When I was living overseas, I saw that the US was becoming increasingly polarized politically. Despite that, I moved back to the US because I did need to go home for a while.
The moment when I realized that I wanted to move to Canada was a culmination of the hurts I have suffered since moving back here and not being appreciated for what I have to offer. Additionally, I can see the US is falling apart thanks to all these toxic systems that created the country and the pandemic is exposing those toxicities.
This is not my country anymore. I can’t put my name to Donald Trump’s actions and atrocities.
I see how far-right movements are springing up in many countries. The US is the perfect example of what happens when it gets out of hand.
I think because I was away from the US for so long, the polarization hit me the hardest. It was a shock to see how much had changed since I last lived here.
I read that a lot of expats move overseas again after they return home, and that doesn’t surprise me. If you see how much has changed in your country, it can be harder to cope with that change and you can feel like you don’t belong anymore.
Words of Wisdom:
A wise friend once told me that there comes a time when you’re living in another country where you realize it’s either going to work out for you, or it isn’t.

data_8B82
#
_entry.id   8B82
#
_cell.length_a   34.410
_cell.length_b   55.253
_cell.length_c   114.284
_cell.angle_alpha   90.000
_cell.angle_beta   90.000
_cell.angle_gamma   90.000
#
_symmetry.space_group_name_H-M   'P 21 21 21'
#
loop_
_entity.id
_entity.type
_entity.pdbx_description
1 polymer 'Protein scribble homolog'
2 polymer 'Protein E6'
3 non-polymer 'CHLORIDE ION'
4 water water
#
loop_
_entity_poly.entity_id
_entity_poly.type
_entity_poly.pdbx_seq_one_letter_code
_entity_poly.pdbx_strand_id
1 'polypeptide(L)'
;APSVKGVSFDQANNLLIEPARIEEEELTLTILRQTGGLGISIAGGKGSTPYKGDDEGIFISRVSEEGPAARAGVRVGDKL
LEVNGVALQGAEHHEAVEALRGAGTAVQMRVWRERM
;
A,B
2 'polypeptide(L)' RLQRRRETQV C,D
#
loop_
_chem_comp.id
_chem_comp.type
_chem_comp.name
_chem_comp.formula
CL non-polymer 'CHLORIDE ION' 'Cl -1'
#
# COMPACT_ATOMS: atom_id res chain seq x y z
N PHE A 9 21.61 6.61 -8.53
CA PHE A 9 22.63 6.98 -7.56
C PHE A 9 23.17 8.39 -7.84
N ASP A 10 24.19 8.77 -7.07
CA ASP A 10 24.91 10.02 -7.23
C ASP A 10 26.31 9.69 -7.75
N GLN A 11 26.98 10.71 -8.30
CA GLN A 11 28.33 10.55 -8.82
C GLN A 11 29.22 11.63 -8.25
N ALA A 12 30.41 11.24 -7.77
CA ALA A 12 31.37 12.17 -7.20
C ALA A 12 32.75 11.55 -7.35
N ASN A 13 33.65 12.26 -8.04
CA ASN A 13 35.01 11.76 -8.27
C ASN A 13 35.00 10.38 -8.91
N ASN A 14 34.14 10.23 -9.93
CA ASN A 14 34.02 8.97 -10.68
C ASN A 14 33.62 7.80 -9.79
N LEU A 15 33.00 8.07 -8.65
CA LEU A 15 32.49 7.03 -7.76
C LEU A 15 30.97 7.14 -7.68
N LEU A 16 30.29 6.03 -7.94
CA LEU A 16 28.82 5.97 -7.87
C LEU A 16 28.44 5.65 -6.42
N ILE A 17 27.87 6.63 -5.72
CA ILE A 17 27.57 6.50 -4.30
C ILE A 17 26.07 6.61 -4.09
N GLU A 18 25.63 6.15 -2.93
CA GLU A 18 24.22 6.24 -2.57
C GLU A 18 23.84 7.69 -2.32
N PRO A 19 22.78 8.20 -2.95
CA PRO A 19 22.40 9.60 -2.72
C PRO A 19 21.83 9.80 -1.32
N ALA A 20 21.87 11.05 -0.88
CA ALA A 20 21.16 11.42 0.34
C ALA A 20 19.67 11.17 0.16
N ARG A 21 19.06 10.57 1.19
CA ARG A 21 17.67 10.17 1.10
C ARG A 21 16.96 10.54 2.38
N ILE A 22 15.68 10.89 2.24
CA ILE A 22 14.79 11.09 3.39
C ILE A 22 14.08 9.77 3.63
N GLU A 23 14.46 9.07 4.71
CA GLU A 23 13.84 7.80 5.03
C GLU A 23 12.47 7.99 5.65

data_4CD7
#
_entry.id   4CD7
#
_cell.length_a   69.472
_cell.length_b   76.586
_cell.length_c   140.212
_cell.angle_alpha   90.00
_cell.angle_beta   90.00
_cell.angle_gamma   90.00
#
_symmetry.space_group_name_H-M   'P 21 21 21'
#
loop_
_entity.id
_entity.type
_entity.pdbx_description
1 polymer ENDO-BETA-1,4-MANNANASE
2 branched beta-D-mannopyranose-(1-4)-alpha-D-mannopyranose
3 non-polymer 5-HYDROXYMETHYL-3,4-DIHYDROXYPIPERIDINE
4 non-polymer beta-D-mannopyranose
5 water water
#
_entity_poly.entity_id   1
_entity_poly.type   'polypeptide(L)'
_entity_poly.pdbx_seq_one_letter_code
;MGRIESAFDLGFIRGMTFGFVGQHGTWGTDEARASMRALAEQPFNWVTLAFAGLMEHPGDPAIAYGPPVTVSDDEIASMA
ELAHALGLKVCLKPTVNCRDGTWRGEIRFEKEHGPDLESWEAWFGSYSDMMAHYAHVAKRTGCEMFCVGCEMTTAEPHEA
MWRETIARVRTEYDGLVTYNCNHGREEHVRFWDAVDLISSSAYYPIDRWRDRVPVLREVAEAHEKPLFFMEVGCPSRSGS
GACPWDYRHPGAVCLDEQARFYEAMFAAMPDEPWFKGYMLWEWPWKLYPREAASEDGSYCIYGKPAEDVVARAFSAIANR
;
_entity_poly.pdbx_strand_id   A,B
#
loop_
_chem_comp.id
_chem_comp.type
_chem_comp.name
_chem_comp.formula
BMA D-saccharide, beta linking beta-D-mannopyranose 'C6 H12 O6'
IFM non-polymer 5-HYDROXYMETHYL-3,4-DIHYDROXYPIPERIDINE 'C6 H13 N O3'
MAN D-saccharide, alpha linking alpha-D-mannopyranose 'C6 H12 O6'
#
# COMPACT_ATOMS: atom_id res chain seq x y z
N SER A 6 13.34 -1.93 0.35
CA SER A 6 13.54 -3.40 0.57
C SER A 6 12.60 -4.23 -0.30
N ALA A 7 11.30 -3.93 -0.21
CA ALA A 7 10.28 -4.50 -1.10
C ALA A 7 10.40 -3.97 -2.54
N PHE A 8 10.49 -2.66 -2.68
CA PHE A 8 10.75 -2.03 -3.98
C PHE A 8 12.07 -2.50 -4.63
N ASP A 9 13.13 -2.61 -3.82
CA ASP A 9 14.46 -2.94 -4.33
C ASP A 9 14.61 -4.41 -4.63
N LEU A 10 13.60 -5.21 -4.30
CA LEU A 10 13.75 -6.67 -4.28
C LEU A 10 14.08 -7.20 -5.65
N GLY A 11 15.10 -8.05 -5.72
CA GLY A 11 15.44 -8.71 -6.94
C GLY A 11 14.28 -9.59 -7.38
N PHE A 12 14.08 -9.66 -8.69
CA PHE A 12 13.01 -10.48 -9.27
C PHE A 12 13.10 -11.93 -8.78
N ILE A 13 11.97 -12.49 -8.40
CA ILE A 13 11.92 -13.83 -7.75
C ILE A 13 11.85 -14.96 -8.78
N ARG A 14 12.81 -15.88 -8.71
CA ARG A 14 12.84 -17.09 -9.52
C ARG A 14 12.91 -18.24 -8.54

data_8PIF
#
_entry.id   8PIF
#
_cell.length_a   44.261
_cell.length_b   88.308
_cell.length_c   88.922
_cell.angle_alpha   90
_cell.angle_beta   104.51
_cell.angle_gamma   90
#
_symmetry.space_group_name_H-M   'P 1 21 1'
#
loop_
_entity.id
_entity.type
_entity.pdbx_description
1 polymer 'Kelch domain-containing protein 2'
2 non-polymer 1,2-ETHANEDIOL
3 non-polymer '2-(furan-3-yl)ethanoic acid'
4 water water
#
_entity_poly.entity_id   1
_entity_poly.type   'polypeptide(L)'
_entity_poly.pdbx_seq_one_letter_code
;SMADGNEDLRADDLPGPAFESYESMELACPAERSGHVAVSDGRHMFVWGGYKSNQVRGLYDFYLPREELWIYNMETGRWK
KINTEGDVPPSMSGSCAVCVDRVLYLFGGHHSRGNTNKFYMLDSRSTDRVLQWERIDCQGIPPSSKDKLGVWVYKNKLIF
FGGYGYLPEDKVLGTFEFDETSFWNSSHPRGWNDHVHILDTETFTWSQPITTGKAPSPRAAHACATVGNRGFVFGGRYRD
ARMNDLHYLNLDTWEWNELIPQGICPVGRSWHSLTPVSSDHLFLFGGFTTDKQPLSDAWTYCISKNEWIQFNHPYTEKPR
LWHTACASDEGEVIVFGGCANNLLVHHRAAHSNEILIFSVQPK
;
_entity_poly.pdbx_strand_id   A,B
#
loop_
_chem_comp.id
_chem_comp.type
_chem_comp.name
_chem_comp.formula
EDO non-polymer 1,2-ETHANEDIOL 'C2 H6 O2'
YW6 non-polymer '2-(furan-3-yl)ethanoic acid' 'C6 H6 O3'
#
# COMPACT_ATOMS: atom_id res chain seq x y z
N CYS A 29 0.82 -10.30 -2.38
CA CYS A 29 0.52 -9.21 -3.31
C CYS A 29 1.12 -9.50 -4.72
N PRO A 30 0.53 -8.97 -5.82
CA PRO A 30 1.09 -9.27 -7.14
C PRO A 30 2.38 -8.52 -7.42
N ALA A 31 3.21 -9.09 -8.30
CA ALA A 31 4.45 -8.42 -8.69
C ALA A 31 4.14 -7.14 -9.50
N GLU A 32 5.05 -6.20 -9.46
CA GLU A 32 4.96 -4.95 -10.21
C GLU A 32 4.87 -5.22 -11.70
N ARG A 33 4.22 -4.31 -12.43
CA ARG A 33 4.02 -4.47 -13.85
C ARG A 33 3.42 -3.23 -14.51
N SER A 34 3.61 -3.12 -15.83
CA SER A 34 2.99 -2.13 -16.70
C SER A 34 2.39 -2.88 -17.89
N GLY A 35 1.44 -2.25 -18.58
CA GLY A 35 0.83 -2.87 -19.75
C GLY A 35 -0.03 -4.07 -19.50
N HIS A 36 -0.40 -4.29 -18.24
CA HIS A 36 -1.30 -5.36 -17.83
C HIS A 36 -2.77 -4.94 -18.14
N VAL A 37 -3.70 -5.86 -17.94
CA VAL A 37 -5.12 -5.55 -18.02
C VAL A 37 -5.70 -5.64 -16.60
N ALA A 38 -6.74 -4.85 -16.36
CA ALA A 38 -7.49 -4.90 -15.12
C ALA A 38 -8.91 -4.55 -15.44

There’s no shame in a country not working out for you. It doesn’t mean you are prejudiced, or there’s anything wrong with you. It’s just a fact that sometimes, things don’t work out.
There are a lot of clues that can help you in deciding if a country isn’t going to work out.
One thing I see people get wrong is time spent in a country is NOT a determinant in deciding whether a country is going to work out!
I lived in the UK for over a decade and got citizenship, but that didn’t make me any less miserable. I lived in the US for half my life and it hasn’t worked out, even though it’s like anyone who knows me would expect it to work out for me.
There was a part of me that desperately wanted to go back to the US, so I never thought that moving back home to the US would not work out for me. As you can see, a country working out for you or not is a purely subjective thing.
No one can decide whether or not a country will work out for you, except you.
Needing People Who “Get It”:
It puts a lot of strain on families if there are some members who the country is working out for and some who want to go back to their home country. Family problems are often exacerbated by culture shock, and tensions can be on a whole different level. You have feelings you never thought were possible.
The best solution I have is to develop close friendships with expats, regardless of whether or not they are from your own country and third culture kids. They are the best friendships you can have.
As I’m preparing to move, I am able to think about my past experiences and how they have prepared me for whatever lies ahead.
It’s no less scary to move again, and there is a fear that things might not work out. The best thing is that I feel more prepared for this move than I did for the other ones.
So, we’ll see!
What are your experiences with culture shock and/or reverse culture shock? Let’s chat in the comments!